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In the past two years, the only constant for small business owners has been change. Thousands of businesses changed their business model at the beginning of the Pandemic, introducing new products or services and embracing new channels to reach their customers. Thousands of new businesses were launched, looking for opportunities in the new normal.
The impact of the past two years has crystallized and new trends are emerging, like the beginnings of the metaverse to changing how we define small businesses and how they operate.
I sat down with my colleague, who leads Meta's Business Product Marketing Group for small businesses, a few weeks ago. We identified four trends that will change the small business landscape.
The evolution of entrepreneurship.
There was a lot of creativity after the Pandemic. New, exciting ideas and businesses were born when people reexamined assumptions like the need to conduct business exclusively in-person. The small business space has been redefined by this. A record number of businesses are predicted to be started in 2022, which will accelerate this trend further. The increasing frequency of creators turning their passion into a living is one of the most interesting evolutions. The Cheese Board Queen, Emily Delaney, started her account with a simple post about her love of cheese and charcuterie boards. She has a book coming out in the spring and has hosted virtual classes and workshops for three years. Her story of sharing a passion online and turning it into a business is not unique, and one we will only see more of in the future.
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The science of creativity.
Over the last two years, small business owners have had to become more creative with their digital presence. For many, this opened new doors for driving sales and building their brand. Live Shopping is a great example of a digital technology that helps businesses showcase their offerings while also giving them a unique personality into an online experience. Live video and online shopping have opened up new revenue streams that will last beyond the outbreak.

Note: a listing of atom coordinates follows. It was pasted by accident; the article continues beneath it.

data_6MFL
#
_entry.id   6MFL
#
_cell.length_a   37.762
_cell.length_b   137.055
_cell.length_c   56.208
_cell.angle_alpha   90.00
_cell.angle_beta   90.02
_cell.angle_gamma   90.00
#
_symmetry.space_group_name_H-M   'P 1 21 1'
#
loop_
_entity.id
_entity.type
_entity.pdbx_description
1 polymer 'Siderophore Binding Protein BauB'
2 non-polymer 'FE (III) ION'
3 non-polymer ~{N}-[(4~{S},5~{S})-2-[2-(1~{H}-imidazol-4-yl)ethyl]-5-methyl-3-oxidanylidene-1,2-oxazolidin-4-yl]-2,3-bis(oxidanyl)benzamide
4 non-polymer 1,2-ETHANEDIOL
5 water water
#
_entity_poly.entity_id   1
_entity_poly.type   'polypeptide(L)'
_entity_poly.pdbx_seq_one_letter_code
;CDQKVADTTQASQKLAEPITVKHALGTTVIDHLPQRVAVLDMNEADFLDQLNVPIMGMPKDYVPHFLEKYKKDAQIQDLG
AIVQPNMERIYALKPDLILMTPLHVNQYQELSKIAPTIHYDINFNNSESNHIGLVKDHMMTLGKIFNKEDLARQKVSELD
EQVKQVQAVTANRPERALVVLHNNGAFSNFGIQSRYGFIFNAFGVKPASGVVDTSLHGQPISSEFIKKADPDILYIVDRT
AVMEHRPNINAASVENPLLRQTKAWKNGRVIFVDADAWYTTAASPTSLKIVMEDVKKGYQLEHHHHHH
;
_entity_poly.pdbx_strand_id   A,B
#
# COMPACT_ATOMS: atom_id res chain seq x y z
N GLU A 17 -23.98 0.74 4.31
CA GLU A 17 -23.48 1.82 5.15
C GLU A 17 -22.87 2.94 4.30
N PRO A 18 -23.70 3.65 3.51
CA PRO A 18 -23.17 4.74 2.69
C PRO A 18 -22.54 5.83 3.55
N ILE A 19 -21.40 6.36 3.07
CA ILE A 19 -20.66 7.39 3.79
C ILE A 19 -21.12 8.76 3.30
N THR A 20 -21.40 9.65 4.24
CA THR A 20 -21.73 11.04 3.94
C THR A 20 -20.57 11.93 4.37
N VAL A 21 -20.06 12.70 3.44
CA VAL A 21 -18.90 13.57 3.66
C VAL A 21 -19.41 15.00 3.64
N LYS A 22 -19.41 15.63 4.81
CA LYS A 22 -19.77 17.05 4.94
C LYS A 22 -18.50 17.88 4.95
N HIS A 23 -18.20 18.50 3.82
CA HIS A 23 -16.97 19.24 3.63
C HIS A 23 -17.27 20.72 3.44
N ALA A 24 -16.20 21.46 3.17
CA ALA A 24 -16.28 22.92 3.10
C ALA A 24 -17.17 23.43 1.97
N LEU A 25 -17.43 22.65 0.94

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Kelley Cawley, an Illinois boutique owner, credits regular streams on Facebook Live with making her customers more engaged and driving more online and in-person traffic to her store. Kelley mixes the art of a fun Live experience with the science of digital tools and insights that help her understand what keeps her customers engaged to make Live Shopping a success. Since she implemented the Live Shopping strategy, her sales have jumped. Combining the art of creativity and the understanding digital tools give of what drives the most success enables businesses like Crawley's to experiment, innovate and make strategic decisions based on real data. Businesses that have found a home online will be able to experiment further, combining the art of creativity with data science tools to find the strategies that work best for them.
The next era of communication is paved by messaging.
Businesses are using messaging to personalize their communications. People's preferences for how they talk with companies are changing. 75% of adults globally say they want to communicate with businesses via messaging in the same way they communicate with friends and family, in this digital era. We know that businesses large and small will work with more immersive formats to forge personal connections online as we transition from the mobile Internet to the Metaverse. The groundwork is already underway. Small businesses can now conduct video calls via Messenger, allowing them to speak and see their customer, helping them to answer questions faster, provide better customer service, and of course, truly connect person to person.
The physical/digital divide is being bridged.
Many businesses are now operating in a hybrid model, which means they are maintaining a physical presence while also selling via ecommerce platforms that became a necessity during the pandemic. There is no longer a divide between online and offline, as a result of the pandemic, which has accelerated what digital actually means. Akila McConnell is the owner of Unexpected Walking Tours in Atlanta. Akila provided walking tours focused on Black History in Atlanta before the Pandemic. She lost all of her revenue overnight when the Pandemic hit. Akila introduced virtual tours and gift boxes on hershopify.com to bridge her physical offering with a new online experience. Figuring out how to balance and maintain both in-person and digital experiences will ensure small businesses are reaching the largest possible customer base, not limiting them based on their geographical footprint, while also providing the convenience that local customers desire.
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Some things remain the same despite all the changes and innovations we have seen over the past few years. The ability to watch, listen and connect with your customers is always paramount to small business success, and now digital tools make this easier than ever.